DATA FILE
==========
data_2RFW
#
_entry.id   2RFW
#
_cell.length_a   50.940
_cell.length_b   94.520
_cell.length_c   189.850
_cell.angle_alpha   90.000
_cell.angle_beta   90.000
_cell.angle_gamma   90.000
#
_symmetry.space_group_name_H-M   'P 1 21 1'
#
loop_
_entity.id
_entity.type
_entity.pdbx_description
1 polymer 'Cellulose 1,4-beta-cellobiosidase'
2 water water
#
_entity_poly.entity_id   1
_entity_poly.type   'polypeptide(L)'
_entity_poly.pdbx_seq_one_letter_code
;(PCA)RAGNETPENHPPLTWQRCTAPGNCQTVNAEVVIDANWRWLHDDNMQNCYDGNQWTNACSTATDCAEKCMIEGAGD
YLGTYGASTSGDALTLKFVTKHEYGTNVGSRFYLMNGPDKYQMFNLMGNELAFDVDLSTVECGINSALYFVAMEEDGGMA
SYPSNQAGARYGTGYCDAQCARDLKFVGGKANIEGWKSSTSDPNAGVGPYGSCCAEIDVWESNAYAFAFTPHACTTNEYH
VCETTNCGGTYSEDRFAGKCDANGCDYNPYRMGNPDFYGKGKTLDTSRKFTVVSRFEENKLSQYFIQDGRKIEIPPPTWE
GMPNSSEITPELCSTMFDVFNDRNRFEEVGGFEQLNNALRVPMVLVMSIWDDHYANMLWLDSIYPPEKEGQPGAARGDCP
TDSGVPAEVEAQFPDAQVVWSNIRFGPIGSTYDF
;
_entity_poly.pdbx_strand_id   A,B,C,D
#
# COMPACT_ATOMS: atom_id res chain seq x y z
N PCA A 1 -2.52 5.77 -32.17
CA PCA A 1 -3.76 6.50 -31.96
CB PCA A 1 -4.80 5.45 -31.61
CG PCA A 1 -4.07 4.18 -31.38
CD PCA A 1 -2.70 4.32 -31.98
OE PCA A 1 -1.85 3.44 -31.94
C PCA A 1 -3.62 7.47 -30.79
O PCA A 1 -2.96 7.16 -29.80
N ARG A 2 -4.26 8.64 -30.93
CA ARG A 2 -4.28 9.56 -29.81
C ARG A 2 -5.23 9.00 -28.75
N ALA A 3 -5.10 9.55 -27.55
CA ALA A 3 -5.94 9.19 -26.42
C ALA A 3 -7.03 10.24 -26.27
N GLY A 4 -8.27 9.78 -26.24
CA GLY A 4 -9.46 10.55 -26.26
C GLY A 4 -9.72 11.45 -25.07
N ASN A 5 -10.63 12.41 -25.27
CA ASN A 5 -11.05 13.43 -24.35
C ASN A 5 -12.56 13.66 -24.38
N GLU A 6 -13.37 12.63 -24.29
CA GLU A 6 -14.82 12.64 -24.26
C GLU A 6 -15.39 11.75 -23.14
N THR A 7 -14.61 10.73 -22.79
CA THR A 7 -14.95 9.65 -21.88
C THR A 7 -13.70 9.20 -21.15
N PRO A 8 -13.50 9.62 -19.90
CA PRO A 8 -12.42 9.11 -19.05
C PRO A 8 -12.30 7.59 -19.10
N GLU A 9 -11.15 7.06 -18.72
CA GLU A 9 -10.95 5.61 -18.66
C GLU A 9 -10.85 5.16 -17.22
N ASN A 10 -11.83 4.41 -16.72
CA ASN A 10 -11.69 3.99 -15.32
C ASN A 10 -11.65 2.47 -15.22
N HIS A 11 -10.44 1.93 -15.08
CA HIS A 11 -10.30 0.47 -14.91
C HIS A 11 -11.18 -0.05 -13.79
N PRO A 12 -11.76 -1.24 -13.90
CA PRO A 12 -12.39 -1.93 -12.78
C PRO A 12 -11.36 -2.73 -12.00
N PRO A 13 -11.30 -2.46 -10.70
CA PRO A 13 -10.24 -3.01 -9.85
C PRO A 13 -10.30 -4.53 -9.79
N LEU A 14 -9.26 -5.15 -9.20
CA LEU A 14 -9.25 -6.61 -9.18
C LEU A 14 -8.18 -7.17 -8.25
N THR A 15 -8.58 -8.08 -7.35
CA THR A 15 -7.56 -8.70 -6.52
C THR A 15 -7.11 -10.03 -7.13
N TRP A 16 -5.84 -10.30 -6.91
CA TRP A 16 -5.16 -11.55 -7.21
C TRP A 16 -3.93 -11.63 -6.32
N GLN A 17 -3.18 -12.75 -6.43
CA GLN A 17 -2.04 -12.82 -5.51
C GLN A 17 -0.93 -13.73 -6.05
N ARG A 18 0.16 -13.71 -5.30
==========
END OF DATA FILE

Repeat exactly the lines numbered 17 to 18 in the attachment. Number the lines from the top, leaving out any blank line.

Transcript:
_entity.pdbx_description
1 polymer 'Cellulose 1,4-beta-cellobiosidase'